[JURIST] International Criminal Court (ICC) [official website] Chief Prosecutor Fatou Bensouda [official profile] on Monday began her first official visit to Kenya with a statement [ICC press release] that the ICC will not delay the scheduled trial of four Kenyans facing charges of crimes against humanity, even though two of the accused will be top candidates in the Kenyan elections next year. Bensouda is on a five-day visit to Kenya as part of the ICC’s preparation for the trial [case materials] of former Kenyan minister William Ruto and journalist Joshua Arap Sang, which will begin [JURIST report] on April 10, and the trial [case materials] of Deputy Prime Minister Uhuru Kenyatta and former civil service chief Francis Muthaura, scheduled to begin on April 11. The four men have been accused and charged with involvement in the 2007-08 Kenyan post-election violence [JURIST news archive] with Ruto and Sang facing three counts of murder, forcible transfer and persecution. Kenyatta and Muthaura are facing five counts of orchestrating murder, rape, forcible transfer and persecution during the presidential election violence in which more than 1,000 people died. In her official statement Bensouda made clear that the ICC will not adjust its calendar despite the fact that Kenyatta and Ruto are to be significant participants [Africa Review report] in next year’s election:
The ICC Judges have agreed there are substantial grounds to believe that the four suspects committed the crimes they are charged with and that the cases should go to trial. The four are presumed innocent until proven guilty and the burden of proof is on my Office to prove the cases against them beyond reasonable doubt. Let me stress this: the people of Kenya are not on trial; the Government of Kenya is not on trial and no ethnic community is on trial before the ICC. The allegations concern individual criminal responsibility.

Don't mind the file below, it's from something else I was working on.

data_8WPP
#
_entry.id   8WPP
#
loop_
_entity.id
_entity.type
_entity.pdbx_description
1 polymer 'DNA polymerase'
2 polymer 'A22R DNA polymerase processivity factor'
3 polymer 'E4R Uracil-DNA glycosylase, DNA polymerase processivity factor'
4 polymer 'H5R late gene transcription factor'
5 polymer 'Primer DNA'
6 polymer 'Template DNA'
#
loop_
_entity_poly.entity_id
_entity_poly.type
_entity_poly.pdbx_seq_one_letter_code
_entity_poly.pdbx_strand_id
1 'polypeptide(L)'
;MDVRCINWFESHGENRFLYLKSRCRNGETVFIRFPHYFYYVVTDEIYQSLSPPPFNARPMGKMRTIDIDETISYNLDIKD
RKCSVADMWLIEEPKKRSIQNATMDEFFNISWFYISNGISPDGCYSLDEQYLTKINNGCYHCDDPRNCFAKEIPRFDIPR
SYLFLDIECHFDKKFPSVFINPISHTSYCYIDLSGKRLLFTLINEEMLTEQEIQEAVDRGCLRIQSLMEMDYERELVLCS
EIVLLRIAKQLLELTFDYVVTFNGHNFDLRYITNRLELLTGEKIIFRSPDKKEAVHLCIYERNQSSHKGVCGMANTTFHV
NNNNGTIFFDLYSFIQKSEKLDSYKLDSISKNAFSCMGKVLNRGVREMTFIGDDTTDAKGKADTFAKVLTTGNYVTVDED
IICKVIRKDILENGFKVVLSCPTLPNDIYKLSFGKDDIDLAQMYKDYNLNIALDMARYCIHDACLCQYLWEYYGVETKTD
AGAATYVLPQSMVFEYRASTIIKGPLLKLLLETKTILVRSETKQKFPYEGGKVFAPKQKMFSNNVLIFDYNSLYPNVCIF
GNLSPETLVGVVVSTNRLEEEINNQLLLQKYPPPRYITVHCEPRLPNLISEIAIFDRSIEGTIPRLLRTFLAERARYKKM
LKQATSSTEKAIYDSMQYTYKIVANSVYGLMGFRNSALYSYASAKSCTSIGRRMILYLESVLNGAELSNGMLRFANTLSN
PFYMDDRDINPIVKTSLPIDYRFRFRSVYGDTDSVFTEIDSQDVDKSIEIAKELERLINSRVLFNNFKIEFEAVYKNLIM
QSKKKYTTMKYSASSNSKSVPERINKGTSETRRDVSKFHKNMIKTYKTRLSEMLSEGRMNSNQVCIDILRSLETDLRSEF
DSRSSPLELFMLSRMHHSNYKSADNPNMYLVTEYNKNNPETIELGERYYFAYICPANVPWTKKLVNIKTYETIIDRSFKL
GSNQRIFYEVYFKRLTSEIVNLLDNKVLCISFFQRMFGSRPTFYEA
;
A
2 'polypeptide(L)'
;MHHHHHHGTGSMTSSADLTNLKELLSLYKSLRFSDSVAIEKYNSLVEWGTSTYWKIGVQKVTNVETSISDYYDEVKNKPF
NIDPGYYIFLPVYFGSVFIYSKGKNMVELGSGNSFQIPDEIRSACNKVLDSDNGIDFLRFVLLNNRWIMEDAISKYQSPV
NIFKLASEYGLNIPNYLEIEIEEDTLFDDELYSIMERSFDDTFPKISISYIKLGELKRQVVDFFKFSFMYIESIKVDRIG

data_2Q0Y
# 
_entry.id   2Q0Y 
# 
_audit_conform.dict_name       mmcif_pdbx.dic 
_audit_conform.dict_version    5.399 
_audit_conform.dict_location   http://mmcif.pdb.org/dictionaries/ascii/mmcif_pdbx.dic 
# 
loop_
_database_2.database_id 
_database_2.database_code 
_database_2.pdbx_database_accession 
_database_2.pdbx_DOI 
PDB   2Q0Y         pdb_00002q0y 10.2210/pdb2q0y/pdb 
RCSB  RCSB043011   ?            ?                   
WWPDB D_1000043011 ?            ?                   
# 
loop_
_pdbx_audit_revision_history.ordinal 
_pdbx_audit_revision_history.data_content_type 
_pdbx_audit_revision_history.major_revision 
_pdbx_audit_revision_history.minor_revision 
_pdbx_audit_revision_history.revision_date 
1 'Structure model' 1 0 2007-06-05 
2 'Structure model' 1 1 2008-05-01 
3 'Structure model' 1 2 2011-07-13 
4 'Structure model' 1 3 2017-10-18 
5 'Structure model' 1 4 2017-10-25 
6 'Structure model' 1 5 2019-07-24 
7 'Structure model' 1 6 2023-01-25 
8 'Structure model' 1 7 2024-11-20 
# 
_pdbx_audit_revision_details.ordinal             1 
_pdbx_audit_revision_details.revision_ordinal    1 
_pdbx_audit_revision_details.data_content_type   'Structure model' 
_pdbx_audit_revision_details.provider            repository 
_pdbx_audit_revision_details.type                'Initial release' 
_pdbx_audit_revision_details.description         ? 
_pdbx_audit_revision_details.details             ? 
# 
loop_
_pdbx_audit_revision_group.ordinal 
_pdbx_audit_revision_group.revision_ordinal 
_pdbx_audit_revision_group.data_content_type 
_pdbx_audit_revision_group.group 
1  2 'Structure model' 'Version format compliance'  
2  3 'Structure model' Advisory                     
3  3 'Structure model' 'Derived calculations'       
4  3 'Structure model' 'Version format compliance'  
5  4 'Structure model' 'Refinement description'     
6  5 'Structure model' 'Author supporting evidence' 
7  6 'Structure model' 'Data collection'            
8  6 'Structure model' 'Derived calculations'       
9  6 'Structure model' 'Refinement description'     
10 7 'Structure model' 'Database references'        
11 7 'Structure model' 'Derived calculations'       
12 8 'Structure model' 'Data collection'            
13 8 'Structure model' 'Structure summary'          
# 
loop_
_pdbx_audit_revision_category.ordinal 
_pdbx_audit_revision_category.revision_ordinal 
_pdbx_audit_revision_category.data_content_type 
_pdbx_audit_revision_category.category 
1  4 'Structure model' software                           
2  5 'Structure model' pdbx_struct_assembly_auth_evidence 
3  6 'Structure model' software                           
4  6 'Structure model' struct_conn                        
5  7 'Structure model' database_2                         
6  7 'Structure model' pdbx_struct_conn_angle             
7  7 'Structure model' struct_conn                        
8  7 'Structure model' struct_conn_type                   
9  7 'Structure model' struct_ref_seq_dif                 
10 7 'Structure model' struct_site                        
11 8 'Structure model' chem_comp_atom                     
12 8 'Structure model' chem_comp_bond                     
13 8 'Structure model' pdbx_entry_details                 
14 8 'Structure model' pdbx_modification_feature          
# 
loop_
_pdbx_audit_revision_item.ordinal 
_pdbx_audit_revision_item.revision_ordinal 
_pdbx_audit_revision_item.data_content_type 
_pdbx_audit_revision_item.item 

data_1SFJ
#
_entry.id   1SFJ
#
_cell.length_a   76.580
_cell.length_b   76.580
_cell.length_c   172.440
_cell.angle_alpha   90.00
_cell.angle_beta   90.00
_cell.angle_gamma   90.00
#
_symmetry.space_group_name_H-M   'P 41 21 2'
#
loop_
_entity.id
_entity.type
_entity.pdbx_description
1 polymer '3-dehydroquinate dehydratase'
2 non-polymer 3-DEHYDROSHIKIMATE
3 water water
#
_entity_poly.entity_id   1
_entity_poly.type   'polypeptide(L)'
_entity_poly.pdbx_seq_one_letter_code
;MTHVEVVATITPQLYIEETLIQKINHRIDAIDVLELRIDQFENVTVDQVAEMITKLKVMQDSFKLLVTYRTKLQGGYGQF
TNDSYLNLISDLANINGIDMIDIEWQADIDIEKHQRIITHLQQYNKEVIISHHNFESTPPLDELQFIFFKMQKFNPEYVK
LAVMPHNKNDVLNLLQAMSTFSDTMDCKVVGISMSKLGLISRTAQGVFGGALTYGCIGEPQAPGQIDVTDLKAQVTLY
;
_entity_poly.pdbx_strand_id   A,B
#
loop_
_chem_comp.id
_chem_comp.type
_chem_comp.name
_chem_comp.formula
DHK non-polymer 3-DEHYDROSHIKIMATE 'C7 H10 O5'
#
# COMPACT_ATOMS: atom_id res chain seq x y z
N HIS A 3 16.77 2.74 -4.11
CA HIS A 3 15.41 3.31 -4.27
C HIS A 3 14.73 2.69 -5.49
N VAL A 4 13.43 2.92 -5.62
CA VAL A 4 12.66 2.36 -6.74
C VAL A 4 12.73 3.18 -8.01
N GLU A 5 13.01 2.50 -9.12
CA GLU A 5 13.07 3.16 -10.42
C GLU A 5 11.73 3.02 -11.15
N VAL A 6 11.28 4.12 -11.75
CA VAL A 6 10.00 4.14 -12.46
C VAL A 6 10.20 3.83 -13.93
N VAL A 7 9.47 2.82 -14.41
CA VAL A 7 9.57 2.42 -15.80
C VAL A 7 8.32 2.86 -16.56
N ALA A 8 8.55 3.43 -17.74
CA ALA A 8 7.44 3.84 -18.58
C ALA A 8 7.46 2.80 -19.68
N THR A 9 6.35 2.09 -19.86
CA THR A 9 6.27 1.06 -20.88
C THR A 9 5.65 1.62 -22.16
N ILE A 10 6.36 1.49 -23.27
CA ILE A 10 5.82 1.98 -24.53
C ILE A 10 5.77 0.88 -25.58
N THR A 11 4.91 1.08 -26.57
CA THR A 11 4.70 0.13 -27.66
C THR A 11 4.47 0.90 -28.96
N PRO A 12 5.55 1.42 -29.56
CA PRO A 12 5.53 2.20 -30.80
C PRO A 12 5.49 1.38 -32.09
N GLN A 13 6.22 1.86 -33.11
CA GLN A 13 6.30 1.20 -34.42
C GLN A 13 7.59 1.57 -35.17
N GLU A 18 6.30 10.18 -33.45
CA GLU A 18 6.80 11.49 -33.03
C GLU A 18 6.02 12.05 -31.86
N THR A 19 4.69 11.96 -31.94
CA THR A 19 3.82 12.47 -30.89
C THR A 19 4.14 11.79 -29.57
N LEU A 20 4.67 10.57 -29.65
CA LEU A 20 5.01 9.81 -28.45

Bensouda went on to state that even if Kenyatta and Ruto win the upcoming elections they will not be granted immunity. Bensouda is scheduled to meet with top Kenyan officials as well as post-election violence victims and witnesses during her trip.
Bensouda was sworn in as ICC Prosecutor [JURIST report] in June. That month the ICC expressed its desire to start the two Kenyan trials simultaneously [JURIST report] to avoid any appearance of bias in the March 2013 presidential election. In May, the appeals chamber of the ICC rejected [JURIST report] the jurisdiction challenges in the two cases presented by the defense, clearing the way for trial. The defense lawyers had argued that the court lacks subject matter jurisdiction over the cases. The appeal stemmed from the pre-trial chamber’s decision to confirm the charges [JURIST report] against the four men in January. The ICC claimed jurisdiction over the case despite Kenya’s calls for dismissal [JURIST report]. The Kenyan government argued that it was capable of prosecuting the accused men domestically.